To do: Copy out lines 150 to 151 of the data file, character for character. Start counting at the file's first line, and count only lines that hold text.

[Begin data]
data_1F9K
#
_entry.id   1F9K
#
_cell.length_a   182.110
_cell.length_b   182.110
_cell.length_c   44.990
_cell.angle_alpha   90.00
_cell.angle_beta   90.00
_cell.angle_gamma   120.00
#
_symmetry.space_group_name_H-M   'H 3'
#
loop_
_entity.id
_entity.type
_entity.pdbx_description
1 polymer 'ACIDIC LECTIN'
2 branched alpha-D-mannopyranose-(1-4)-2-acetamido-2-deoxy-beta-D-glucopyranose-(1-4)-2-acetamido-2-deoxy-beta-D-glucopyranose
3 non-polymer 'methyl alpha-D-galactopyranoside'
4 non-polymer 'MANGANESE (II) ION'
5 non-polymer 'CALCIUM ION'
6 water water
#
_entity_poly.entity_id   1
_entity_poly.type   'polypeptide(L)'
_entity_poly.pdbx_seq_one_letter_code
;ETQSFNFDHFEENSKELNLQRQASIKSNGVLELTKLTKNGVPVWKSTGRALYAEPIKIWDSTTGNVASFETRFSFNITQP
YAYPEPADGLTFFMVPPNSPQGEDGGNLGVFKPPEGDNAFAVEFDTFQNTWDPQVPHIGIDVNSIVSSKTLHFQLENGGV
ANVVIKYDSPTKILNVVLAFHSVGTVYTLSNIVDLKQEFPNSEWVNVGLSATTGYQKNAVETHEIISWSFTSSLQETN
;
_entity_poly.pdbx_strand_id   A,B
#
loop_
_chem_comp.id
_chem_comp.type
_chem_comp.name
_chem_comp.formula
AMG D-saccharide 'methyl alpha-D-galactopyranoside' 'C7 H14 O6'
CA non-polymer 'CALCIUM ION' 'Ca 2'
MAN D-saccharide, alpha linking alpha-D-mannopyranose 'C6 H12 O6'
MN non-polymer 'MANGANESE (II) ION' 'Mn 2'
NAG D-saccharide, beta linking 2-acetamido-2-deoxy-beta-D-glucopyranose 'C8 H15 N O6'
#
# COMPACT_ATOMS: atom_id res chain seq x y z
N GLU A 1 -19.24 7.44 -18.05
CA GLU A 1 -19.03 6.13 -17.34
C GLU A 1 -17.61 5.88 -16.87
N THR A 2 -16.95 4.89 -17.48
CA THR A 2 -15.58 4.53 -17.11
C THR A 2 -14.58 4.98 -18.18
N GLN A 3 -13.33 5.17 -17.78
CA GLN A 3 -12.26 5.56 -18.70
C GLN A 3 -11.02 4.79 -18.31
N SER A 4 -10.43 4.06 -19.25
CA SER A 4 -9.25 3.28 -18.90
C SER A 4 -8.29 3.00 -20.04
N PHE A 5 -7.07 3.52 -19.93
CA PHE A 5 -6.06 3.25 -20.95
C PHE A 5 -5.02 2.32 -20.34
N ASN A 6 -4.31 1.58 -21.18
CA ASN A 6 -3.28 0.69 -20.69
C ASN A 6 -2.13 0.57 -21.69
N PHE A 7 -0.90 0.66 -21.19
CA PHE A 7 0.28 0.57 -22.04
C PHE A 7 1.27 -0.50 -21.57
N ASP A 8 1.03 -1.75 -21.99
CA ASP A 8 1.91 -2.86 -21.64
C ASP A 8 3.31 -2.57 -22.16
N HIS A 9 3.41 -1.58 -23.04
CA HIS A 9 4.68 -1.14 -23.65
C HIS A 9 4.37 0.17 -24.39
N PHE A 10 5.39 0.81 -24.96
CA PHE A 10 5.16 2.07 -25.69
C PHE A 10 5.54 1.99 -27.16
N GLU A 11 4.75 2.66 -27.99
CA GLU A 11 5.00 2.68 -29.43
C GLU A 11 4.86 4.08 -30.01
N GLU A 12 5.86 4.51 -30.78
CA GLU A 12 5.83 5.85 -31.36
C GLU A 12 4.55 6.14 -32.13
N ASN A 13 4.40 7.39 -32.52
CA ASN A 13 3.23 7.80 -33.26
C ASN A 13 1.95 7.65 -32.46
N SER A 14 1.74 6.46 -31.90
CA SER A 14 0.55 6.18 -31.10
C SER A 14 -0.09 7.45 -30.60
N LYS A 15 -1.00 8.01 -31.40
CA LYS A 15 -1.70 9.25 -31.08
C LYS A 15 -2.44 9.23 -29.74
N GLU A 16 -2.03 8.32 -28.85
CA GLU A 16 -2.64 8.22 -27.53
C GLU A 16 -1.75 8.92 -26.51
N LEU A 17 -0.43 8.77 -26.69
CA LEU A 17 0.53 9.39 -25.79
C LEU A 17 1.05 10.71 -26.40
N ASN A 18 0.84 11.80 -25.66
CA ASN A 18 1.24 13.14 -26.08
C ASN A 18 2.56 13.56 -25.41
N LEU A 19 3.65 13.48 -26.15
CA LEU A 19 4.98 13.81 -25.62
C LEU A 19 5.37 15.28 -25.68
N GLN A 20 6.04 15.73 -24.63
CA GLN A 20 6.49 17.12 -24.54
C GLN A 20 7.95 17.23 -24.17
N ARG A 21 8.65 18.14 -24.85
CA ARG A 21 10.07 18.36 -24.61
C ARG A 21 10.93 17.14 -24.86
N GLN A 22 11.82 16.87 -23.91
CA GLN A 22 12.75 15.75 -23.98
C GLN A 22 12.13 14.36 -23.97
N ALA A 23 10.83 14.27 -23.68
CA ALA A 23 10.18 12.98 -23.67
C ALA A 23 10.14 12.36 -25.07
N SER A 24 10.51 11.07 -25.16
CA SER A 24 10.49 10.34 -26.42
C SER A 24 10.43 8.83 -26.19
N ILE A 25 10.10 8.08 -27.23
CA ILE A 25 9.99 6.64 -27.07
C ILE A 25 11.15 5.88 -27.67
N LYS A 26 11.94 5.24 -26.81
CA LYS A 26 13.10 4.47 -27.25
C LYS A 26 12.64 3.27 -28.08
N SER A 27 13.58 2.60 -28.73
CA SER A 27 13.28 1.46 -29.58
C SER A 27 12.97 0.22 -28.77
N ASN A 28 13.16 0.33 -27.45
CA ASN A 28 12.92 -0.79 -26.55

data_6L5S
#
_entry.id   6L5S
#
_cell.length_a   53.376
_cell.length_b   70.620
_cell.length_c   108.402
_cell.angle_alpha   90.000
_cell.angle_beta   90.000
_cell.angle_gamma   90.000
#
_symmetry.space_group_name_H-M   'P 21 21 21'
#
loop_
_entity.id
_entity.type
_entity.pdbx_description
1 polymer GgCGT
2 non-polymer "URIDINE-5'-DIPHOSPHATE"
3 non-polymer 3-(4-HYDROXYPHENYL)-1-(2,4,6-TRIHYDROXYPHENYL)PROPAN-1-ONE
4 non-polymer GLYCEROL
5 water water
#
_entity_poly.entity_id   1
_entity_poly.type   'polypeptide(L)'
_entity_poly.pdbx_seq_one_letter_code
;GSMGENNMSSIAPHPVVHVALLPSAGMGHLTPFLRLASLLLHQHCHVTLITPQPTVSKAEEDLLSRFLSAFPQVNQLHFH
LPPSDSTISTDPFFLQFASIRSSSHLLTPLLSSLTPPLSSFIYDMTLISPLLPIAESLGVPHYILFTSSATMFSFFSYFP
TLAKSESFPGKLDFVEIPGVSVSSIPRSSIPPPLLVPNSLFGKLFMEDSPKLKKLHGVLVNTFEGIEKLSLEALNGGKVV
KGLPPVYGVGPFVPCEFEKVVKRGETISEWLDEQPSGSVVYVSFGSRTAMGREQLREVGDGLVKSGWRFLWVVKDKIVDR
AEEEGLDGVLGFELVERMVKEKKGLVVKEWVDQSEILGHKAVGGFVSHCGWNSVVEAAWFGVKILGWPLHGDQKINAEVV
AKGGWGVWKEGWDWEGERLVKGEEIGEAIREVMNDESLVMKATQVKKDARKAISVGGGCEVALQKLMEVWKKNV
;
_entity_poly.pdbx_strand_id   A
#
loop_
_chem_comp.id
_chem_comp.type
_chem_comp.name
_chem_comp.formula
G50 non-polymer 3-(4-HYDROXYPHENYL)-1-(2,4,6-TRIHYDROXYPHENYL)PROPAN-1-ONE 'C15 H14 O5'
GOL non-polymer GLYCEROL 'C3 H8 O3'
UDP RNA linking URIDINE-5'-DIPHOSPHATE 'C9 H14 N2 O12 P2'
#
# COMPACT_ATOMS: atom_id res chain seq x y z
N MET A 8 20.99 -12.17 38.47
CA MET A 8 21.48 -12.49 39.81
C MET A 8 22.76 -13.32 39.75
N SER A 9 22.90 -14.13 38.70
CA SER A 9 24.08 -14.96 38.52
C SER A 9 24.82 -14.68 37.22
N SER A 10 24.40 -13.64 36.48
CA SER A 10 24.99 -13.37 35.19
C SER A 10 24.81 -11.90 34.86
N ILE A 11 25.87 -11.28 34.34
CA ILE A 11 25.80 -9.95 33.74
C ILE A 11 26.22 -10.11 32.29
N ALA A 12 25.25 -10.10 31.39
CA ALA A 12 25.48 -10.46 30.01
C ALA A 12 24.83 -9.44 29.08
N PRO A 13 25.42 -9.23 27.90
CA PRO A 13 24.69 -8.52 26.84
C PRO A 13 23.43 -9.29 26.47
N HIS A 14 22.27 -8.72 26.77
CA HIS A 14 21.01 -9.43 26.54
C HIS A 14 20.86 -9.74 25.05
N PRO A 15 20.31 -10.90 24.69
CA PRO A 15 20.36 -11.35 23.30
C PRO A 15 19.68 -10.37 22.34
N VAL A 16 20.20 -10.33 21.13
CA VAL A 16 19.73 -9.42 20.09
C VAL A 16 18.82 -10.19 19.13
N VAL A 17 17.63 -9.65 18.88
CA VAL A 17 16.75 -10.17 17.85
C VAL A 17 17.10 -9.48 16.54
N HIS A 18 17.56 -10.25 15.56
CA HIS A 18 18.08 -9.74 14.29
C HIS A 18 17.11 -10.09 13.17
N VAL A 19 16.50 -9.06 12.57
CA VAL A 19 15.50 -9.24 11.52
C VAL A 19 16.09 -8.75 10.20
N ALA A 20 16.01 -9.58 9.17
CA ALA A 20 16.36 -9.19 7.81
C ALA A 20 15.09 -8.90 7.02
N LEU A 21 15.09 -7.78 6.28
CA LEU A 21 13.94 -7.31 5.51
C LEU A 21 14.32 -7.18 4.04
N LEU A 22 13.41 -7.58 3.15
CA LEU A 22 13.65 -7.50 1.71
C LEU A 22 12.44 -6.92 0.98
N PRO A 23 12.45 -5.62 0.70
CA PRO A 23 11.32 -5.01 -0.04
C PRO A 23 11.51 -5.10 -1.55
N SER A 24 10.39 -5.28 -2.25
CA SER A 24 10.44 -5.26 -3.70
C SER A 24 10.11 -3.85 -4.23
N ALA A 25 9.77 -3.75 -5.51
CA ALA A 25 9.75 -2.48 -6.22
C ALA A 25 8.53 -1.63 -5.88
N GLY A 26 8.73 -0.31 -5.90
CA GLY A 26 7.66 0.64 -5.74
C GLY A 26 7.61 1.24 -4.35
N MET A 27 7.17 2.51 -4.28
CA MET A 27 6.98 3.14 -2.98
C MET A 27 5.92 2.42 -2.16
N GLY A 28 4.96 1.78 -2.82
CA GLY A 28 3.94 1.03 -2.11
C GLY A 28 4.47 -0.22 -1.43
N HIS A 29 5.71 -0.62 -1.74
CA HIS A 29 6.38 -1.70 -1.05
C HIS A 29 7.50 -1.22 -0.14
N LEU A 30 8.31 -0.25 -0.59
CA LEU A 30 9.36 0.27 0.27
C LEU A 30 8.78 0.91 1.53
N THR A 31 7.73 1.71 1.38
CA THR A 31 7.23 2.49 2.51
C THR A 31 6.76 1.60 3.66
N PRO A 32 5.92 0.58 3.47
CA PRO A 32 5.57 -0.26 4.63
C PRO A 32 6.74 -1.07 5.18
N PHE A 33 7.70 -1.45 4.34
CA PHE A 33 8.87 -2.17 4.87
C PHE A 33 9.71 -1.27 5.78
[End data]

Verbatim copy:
5 water water
#